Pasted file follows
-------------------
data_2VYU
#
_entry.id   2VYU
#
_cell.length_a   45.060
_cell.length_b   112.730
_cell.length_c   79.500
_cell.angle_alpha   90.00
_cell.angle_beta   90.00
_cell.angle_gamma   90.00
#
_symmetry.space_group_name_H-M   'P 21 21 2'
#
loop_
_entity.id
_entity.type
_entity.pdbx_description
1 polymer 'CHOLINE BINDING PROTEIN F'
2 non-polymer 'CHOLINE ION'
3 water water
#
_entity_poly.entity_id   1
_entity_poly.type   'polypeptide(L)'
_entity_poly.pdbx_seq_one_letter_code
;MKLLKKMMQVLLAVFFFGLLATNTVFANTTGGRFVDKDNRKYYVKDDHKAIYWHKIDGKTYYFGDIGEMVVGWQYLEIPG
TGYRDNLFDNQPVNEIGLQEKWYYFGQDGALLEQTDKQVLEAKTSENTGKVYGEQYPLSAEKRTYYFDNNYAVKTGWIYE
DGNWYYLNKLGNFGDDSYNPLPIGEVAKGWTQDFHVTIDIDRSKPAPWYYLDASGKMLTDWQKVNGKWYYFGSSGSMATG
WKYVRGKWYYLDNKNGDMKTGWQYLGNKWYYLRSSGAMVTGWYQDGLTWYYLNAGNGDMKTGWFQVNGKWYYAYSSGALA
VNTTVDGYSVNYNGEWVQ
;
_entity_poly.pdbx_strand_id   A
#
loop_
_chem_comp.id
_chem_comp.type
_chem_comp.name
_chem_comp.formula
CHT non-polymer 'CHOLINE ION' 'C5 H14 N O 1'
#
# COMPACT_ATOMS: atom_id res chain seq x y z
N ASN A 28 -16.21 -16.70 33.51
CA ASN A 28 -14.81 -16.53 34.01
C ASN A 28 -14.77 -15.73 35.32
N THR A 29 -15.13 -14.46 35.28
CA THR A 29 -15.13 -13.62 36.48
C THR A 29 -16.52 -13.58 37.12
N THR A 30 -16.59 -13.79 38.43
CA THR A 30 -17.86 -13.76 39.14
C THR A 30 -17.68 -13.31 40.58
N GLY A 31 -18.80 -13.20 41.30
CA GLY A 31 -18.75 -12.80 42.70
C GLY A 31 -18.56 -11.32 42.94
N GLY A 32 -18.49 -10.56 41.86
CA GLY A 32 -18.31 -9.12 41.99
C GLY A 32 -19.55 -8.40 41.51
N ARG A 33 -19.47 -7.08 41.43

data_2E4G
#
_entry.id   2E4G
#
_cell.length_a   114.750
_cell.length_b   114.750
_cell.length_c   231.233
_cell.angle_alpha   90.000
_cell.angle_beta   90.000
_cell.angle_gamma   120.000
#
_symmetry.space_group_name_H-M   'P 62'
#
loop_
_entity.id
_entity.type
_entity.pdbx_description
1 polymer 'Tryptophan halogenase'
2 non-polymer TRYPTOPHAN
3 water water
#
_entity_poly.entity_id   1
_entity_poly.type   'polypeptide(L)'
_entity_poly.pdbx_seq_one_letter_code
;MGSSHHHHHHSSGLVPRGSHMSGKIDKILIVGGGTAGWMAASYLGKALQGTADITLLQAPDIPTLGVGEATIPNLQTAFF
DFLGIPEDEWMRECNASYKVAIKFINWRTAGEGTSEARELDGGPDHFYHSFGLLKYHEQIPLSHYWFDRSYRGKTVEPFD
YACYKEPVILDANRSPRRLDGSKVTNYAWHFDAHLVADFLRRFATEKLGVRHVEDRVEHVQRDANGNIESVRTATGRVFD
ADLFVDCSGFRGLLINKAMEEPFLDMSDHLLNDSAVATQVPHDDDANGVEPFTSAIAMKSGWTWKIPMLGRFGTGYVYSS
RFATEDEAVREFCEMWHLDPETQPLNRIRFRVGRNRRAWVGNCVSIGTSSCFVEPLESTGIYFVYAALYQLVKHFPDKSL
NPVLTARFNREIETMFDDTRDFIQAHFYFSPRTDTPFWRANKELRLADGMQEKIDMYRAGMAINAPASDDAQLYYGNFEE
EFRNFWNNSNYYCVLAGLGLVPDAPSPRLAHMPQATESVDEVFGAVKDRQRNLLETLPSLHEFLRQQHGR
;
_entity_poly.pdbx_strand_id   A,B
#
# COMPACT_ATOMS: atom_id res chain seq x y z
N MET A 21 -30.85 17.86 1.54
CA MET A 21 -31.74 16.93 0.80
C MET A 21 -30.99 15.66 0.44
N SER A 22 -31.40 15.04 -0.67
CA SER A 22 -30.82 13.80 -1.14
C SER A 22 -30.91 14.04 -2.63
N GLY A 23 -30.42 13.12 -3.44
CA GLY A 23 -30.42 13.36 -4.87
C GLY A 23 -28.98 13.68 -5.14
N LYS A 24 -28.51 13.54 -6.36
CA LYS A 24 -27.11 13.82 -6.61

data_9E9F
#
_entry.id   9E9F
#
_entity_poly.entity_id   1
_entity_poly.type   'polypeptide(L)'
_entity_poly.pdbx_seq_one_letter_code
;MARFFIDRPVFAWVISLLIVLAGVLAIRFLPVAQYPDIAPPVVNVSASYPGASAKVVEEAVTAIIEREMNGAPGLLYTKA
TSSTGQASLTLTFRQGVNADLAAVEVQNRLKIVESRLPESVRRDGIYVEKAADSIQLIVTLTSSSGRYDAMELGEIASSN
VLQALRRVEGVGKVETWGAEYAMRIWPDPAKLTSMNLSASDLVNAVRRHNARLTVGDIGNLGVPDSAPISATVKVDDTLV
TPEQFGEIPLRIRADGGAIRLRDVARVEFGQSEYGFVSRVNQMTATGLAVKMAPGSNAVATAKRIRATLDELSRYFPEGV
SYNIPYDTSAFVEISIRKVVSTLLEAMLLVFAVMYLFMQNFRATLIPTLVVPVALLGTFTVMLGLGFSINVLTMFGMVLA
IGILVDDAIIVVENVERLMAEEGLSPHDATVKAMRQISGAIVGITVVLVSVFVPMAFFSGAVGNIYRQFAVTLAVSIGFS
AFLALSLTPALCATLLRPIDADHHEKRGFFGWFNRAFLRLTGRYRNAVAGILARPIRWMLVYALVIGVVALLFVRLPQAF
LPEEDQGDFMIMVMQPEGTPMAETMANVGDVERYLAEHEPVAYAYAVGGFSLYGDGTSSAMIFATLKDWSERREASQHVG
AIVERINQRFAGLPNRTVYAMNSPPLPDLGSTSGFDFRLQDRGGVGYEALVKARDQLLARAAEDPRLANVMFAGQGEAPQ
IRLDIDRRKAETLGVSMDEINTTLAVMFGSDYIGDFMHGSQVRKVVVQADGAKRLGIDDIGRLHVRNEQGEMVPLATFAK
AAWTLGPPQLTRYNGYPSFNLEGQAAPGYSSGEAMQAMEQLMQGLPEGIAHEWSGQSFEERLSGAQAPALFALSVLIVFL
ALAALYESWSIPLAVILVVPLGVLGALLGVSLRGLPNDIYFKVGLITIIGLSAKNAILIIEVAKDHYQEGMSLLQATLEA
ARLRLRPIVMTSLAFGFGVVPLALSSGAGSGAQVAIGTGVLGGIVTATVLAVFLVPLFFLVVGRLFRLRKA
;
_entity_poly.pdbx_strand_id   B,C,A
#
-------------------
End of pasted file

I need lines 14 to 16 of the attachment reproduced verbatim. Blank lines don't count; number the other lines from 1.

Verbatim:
loop_
_entity.id
_entity.type